By Francisco Javier Zamora Cabot
Despite the progress made towards its prevention and resolution, contemporary history continues to show us examples of human-induced catastrophes, such as the genocides in Rwanda and the Balkans or, in our days, the one that afflicts the Rohingya ethnicity.
These are events that impact the conscience of humanity and that, unlike linear explanations, are usually based on a set of causes that are not always easily discernible. For instance, this is the case of the Rohingya Conflict, which, in its various phases, has generated a great deal of information and evidence, among which it is necessary to glean with a critical spirit, so as to fix the problem and, consequently, proceed to its much-needed denounce and to the pursuit of a path to a solution. To this end, and from the performance of the sciences, interdisciplinary approaches are required, the only ones that can give a full measure of the magnitude of such conflicts and of the means that must be prepared to address them.
In this order, and complemented by contributions from other branches of knowledge, international law, both public and private, constitutes an essential element to face the aforementioned conflict, by arbitrating mechanisms that enable its control and also necessarily opening ways for the remedy of victims and the punishment of those responsible for a calamity of such caliber, which affects more than a million human beings of the ethnic group mentioned above, which currently is the most persecuted on the planet and is also exposed to suffer in a special way the effects of the pandemic that afflicts the world.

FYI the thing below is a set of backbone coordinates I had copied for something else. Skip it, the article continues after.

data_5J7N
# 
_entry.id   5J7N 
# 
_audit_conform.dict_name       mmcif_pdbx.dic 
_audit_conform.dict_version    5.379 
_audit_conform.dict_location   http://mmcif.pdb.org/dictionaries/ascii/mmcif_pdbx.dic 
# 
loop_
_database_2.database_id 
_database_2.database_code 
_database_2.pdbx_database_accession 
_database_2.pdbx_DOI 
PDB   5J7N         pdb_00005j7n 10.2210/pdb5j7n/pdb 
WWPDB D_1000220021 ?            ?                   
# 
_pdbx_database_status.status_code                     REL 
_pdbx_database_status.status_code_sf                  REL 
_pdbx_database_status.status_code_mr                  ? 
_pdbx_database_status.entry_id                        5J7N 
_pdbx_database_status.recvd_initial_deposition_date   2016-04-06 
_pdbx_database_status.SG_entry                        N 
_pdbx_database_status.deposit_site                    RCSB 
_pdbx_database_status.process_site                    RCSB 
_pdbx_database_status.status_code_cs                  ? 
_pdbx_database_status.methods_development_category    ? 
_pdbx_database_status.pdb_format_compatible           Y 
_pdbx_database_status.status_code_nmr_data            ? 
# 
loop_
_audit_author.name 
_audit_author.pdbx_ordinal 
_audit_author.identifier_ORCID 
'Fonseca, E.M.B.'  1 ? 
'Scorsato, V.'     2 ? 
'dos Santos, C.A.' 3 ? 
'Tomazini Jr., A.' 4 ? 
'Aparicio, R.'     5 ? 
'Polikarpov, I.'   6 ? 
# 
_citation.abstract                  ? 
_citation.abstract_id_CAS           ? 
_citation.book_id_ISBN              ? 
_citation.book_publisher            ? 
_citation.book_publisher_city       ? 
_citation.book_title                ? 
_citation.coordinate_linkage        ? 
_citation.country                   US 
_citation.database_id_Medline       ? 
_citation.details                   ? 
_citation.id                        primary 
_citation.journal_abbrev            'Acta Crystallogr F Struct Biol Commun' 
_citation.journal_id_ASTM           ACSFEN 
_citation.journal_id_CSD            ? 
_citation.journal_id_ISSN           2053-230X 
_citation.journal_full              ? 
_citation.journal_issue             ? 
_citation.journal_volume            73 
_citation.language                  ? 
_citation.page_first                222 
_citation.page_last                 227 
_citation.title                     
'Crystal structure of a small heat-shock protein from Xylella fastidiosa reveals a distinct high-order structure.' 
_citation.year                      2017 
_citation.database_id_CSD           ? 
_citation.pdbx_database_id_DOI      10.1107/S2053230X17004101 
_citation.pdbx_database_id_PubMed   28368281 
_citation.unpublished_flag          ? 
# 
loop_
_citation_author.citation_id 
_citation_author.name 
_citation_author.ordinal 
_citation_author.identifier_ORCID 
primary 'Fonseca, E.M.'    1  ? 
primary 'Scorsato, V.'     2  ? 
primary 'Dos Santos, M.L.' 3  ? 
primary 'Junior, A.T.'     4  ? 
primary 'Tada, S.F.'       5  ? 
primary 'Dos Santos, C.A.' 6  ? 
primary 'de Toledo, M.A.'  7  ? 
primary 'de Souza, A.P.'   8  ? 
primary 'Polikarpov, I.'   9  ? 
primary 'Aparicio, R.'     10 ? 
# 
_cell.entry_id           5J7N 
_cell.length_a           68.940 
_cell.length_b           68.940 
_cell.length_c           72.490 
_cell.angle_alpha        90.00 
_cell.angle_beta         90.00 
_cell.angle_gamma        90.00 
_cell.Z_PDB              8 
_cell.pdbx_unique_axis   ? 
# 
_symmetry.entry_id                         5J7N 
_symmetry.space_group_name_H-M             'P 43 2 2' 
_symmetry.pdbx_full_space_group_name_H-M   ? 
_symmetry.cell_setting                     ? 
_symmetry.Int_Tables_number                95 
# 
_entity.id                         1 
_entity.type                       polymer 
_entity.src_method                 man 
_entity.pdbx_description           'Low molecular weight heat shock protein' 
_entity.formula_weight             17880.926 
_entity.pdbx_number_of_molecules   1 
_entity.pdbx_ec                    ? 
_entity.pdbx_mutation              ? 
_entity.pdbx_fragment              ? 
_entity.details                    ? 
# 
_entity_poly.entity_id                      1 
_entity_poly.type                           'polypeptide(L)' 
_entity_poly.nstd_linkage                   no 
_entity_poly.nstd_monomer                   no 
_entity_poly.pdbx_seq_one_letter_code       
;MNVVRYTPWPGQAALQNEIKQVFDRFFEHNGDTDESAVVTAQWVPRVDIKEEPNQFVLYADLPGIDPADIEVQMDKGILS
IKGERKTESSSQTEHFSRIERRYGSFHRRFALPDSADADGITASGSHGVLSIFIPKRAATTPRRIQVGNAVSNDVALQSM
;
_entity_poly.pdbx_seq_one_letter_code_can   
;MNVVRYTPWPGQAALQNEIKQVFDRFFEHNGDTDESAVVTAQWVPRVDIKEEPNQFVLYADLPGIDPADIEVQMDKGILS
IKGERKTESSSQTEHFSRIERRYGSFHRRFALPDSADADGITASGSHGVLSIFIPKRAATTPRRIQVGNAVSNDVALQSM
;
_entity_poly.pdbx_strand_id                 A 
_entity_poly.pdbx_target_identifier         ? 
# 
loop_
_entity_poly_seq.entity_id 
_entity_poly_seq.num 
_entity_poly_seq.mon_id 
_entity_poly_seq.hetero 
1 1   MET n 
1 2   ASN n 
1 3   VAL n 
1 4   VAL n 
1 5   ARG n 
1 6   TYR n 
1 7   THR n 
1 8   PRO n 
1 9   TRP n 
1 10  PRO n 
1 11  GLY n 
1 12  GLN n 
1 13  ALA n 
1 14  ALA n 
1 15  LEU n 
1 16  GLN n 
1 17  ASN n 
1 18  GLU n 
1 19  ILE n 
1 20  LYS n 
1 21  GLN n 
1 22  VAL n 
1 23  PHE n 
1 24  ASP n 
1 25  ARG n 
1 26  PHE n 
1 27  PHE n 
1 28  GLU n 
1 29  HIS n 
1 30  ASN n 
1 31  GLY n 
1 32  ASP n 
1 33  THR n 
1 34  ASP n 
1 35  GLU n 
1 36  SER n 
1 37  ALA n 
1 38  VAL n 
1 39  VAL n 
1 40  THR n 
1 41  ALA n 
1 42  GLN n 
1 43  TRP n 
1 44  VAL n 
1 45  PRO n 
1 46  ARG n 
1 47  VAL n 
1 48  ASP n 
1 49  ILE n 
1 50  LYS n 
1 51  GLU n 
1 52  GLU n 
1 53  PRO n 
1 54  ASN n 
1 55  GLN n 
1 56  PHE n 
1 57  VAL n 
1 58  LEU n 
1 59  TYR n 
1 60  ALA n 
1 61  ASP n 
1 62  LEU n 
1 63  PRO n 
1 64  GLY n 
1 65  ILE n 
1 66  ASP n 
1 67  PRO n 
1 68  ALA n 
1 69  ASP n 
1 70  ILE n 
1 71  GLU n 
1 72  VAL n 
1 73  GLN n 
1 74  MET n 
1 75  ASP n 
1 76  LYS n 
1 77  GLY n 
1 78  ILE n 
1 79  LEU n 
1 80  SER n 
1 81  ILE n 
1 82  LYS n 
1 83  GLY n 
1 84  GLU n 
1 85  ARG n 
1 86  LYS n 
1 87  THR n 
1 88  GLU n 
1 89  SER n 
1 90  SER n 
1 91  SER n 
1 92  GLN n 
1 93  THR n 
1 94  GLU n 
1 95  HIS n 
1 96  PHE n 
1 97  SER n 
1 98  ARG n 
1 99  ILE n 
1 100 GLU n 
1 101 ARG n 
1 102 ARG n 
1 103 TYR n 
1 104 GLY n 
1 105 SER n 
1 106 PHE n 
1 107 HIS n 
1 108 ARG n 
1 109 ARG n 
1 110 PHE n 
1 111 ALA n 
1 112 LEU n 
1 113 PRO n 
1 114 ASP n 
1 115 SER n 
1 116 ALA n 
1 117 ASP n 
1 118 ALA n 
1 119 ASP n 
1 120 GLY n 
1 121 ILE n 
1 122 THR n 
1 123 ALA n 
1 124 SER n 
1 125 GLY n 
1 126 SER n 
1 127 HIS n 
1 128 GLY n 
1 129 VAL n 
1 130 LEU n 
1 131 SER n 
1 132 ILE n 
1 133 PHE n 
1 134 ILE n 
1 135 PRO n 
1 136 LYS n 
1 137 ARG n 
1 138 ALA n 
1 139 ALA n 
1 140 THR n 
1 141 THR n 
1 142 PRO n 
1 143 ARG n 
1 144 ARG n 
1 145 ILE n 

The Rohingya conflict thus constitutes a field of choice at the interface between public international law and private international law, in which, for instance, actions are complemented according to the institutional channels established by the international community or, with the technical resources provided by the conflict of laws, through state-based international litigation or the implementation of elements belonging to its body of laws and with an imperative nature, such as international sanctions. Based on this, we then propose, on the occasion of the aforementioned conflict, a private international law in accordance with world governance and mobilized towards the achievement of peace, which is the ultimate foundation on which it coincides with the law of nations.
We have focused our modest contribution to the study and solution of the Rohingya conflict on these ideas, after exploring its actors, causes, and ominous results, from a wide range of sources. Written in Spanish, it is accessible here: http://www.rivistaoidu.net/sites/default/files/2_FZamora%20Cabot%20%20Marullo.pdf. Its abstract in English can be accessed here: http://www.rivistaoidu.net/sites/default/files/Abstract%20Zamora%20Cabot%20Marullo.pdf.
Profesor Dr. Francisco Javier ZAMORA CABOT,
Catedrático de Derecho Internacional Privado
(Chair Professor of Private International Law)
Facultad de Ciencias Jurídicas y Económicas
Universitat Jaume I de Castellón